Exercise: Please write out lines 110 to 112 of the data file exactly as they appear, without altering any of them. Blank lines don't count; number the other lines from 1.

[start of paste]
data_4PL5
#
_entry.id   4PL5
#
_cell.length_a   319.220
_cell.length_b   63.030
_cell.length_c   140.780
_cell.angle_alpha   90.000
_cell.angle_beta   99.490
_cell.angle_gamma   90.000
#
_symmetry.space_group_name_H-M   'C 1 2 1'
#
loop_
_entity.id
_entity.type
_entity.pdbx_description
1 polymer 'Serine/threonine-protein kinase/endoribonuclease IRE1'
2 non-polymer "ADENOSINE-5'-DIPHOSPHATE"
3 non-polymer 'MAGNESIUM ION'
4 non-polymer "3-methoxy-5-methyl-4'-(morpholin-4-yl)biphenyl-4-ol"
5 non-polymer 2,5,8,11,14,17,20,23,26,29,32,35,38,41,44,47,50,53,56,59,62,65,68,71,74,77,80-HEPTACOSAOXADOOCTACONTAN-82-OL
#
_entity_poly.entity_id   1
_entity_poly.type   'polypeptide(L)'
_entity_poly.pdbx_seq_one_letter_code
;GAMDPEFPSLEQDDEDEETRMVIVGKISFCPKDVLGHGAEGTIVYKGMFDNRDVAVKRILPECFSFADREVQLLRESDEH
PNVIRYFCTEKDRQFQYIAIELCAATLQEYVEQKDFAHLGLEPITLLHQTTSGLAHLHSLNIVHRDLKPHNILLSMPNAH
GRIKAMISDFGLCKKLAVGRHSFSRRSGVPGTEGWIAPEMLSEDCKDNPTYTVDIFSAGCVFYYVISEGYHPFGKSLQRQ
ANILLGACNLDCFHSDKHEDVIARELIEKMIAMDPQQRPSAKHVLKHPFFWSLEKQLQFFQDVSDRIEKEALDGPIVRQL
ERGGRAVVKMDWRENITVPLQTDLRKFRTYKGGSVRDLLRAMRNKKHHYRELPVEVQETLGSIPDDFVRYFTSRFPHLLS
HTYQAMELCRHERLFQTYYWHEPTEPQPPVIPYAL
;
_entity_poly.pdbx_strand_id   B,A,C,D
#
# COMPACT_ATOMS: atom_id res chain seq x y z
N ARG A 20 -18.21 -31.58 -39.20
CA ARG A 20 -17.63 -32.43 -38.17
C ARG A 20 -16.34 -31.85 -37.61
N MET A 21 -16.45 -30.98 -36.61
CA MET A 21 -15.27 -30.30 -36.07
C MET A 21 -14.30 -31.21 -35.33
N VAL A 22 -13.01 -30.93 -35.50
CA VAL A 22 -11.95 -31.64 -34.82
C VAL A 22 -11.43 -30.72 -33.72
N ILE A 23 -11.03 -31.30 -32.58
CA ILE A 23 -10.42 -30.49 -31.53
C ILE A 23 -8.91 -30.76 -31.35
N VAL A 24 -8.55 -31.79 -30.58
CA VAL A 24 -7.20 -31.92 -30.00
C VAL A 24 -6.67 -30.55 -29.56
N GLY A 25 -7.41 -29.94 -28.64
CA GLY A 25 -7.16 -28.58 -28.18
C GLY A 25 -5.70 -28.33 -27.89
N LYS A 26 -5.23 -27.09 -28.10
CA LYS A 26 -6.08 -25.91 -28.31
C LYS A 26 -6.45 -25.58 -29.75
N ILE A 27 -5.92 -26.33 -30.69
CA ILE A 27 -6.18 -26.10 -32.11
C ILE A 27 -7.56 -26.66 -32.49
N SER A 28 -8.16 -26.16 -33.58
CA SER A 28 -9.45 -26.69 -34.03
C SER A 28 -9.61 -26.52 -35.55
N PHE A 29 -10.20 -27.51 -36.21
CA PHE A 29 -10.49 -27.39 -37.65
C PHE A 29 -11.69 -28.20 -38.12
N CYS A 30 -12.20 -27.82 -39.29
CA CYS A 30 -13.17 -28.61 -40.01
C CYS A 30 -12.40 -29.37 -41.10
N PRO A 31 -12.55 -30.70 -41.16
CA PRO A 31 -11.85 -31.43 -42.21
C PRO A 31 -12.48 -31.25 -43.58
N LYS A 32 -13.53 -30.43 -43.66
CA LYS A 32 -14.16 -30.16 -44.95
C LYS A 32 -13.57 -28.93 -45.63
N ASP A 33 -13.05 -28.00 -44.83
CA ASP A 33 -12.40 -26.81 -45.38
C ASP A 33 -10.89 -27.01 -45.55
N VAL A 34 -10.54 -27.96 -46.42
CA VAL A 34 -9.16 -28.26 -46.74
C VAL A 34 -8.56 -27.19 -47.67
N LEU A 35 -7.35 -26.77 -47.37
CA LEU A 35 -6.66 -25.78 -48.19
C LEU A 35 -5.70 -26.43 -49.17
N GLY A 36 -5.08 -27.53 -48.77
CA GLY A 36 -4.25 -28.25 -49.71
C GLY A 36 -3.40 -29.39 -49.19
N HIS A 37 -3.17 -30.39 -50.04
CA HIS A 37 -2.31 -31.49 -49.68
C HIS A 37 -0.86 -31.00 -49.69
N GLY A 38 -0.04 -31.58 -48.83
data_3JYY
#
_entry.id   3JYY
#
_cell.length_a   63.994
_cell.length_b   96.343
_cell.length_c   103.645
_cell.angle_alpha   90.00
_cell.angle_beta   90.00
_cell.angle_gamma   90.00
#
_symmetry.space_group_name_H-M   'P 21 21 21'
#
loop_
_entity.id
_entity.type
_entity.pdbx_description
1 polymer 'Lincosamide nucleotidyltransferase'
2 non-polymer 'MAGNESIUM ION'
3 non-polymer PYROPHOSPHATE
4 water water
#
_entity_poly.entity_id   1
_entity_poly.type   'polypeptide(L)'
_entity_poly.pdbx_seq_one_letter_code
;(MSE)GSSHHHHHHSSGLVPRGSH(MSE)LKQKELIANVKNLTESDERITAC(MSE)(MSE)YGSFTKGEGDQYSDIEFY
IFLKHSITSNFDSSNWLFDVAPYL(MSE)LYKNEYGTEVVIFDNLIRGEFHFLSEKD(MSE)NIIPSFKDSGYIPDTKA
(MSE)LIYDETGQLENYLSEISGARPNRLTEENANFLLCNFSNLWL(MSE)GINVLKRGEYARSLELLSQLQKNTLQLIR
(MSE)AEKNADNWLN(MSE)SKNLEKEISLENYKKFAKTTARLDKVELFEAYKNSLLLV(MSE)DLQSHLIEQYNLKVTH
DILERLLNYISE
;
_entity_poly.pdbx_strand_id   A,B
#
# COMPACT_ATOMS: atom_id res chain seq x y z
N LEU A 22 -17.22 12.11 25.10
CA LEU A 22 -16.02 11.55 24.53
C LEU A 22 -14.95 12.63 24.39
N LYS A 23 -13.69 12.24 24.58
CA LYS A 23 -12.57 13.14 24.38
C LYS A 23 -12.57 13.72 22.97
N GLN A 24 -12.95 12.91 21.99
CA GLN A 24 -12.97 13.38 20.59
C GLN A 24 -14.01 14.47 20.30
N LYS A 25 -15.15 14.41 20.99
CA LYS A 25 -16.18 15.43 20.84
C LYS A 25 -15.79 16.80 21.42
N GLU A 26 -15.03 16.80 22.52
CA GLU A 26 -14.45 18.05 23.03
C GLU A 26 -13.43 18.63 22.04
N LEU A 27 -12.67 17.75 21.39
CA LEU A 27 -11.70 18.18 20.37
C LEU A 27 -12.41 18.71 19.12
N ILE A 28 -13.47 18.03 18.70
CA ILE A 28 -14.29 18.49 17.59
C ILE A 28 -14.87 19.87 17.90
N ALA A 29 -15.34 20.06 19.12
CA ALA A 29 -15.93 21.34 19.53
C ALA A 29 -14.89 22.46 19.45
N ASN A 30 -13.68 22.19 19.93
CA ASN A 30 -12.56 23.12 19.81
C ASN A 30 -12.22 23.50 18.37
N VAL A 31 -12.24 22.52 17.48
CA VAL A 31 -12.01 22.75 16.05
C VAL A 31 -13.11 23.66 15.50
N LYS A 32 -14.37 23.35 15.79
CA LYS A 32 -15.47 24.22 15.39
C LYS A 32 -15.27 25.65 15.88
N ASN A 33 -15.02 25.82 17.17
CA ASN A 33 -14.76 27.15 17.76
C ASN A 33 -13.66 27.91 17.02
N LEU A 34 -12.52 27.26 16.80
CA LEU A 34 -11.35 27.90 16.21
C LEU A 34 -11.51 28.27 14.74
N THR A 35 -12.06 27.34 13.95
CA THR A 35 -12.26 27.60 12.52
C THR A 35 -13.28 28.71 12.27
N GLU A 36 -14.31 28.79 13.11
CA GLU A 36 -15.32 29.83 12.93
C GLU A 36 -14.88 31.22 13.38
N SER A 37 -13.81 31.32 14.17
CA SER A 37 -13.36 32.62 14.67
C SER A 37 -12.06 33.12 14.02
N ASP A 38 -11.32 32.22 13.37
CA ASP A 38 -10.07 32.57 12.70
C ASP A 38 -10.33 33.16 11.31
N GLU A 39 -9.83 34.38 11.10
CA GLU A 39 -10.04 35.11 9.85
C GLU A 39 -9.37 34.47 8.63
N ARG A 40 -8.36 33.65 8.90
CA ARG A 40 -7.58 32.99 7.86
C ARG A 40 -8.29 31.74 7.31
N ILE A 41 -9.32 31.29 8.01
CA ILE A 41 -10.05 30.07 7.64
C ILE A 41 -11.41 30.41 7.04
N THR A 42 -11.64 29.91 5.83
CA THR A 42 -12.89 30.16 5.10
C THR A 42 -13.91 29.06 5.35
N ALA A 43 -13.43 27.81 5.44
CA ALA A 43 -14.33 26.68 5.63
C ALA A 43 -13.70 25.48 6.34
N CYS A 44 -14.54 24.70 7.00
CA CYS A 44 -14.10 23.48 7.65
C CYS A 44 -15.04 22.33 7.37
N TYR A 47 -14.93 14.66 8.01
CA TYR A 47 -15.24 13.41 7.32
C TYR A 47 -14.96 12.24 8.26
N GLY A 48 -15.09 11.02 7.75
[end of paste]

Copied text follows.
2 non-polymer 'MAGNESIUM ION'
3 non-polymer PYROPHOSPHATE
4 water water